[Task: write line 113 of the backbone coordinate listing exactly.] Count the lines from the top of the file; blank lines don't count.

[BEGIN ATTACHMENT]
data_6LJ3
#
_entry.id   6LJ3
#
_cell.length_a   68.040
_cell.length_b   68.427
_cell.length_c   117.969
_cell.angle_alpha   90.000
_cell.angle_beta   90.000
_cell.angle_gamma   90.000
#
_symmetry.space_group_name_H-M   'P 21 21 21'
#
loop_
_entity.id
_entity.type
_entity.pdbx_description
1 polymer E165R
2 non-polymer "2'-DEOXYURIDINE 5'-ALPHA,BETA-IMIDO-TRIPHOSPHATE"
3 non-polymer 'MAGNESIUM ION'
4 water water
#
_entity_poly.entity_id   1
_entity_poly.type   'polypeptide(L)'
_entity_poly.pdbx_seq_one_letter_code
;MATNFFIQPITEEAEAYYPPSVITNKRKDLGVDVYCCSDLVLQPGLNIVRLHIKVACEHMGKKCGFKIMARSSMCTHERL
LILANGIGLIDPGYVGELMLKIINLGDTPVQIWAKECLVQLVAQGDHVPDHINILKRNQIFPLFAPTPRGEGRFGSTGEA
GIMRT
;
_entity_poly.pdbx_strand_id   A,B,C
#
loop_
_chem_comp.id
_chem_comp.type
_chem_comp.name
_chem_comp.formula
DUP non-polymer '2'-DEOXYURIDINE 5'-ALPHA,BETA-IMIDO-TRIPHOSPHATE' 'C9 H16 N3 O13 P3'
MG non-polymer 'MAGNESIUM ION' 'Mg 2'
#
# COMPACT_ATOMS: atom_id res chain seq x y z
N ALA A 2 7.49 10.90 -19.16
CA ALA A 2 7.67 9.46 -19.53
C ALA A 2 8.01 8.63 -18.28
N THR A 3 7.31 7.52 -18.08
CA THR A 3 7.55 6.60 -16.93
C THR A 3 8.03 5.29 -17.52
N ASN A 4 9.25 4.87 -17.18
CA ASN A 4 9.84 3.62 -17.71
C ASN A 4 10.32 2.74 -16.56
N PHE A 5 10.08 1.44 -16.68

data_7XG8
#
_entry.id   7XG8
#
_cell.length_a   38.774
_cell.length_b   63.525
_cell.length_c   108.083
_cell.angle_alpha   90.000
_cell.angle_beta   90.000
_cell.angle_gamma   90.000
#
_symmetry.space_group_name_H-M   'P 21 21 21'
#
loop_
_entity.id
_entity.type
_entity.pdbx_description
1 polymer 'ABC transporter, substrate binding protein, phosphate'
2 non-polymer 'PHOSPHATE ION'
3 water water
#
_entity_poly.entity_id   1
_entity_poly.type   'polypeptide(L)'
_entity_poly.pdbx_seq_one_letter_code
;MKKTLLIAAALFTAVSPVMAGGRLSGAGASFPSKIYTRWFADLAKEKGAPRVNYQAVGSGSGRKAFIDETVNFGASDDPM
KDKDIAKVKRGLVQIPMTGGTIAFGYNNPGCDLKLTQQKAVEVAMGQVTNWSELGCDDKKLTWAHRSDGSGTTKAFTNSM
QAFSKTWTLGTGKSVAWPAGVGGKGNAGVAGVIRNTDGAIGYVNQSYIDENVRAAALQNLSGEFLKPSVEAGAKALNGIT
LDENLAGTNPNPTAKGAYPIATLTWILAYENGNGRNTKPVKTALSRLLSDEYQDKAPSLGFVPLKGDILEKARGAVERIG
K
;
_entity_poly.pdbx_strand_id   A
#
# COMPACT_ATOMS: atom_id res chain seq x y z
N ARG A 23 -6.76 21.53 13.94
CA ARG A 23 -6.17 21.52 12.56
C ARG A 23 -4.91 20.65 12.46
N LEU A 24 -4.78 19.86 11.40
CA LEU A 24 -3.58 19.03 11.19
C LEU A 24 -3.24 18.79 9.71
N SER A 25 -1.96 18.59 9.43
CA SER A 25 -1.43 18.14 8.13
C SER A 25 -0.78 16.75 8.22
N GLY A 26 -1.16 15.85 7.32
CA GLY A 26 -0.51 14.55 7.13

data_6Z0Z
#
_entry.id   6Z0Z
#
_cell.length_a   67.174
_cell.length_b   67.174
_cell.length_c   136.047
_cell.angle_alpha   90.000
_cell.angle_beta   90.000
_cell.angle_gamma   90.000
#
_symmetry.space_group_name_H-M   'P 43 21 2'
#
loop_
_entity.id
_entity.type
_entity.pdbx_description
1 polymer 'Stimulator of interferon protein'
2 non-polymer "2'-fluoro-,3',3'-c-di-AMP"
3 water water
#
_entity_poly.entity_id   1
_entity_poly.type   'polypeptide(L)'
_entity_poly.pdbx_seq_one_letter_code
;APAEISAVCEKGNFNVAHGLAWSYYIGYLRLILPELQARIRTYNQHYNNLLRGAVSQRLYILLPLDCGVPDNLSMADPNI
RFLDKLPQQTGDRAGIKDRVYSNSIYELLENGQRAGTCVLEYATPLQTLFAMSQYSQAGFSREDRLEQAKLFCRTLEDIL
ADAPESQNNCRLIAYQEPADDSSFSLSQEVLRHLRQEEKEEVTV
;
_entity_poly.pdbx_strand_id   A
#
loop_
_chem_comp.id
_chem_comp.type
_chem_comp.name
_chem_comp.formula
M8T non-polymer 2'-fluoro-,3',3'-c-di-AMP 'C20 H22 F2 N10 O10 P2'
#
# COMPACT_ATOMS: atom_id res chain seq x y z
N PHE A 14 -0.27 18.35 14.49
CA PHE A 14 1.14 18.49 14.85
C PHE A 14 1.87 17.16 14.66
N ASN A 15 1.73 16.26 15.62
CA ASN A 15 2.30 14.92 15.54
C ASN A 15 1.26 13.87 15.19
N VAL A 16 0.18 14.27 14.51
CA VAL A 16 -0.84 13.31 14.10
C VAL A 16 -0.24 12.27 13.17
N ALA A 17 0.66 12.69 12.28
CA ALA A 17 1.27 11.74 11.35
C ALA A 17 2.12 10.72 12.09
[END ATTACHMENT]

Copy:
2 non-polymer "2'-fluoro-,3',3'-c-di-AMP"